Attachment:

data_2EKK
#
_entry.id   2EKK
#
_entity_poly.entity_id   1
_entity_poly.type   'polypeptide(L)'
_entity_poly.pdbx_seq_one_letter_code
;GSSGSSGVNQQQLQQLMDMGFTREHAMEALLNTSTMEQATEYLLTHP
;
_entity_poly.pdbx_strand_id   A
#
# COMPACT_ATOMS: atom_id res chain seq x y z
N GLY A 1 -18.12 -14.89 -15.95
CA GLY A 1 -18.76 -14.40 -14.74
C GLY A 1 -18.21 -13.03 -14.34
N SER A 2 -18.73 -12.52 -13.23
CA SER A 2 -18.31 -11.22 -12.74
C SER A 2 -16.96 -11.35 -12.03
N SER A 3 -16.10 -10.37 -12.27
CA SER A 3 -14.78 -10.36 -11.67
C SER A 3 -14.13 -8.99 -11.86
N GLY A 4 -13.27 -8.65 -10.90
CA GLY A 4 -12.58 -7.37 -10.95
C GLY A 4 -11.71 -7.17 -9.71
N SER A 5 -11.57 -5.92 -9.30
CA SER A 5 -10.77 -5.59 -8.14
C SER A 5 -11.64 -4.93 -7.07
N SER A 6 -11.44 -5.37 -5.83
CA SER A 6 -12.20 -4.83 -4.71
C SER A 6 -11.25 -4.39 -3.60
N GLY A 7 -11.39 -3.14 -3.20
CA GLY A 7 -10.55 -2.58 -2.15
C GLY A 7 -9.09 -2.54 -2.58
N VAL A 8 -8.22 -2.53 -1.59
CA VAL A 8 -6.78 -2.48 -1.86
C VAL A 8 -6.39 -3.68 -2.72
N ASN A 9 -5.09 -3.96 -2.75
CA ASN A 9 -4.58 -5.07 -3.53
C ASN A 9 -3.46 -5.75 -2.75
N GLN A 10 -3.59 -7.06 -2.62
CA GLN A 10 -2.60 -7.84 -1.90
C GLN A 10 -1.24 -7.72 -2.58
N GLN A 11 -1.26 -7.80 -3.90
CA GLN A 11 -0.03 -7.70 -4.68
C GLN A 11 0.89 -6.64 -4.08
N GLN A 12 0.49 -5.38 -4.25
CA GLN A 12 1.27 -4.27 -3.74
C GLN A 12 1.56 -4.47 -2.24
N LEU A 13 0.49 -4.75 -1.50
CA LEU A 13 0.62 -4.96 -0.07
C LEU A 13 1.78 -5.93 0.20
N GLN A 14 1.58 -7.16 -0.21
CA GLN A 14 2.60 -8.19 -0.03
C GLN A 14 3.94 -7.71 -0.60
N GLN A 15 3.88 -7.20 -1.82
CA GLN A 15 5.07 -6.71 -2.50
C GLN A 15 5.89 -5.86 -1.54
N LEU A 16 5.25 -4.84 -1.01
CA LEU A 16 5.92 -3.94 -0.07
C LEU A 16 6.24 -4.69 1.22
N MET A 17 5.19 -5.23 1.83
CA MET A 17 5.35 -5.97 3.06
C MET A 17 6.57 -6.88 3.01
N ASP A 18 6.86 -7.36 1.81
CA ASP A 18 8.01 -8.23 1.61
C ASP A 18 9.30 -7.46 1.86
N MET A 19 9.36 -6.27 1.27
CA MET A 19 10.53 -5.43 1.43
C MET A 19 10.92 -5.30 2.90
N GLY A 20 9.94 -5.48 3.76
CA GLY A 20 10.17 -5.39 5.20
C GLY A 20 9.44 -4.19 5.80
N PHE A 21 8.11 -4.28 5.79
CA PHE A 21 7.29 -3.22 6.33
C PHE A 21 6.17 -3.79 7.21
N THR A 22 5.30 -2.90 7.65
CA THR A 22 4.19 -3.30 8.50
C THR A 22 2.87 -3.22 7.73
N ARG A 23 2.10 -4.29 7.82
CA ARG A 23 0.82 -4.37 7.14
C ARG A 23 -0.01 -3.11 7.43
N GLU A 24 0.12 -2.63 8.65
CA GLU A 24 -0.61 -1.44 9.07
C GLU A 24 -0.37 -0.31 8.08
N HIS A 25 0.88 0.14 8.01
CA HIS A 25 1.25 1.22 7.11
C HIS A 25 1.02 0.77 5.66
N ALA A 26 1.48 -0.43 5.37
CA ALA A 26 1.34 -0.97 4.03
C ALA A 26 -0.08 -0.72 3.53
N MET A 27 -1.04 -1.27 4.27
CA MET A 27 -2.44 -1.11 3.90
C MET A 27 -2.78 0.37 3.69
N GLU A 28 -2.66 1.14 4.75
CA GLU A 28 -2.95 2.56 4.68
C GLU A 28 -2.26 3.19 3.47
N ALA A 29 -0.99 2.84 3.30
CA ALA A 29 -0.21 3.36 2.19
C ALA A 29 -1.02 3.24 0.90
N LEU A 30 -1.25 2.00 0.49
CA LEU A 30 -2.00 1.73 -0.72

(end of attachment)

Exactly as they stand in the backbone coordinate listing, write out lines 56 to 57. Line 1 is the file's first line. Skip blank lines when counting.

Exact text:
CA GLN A 15 5.07 -6.71 -2.50
C GLN A 15 5.89 -5.86 -1.54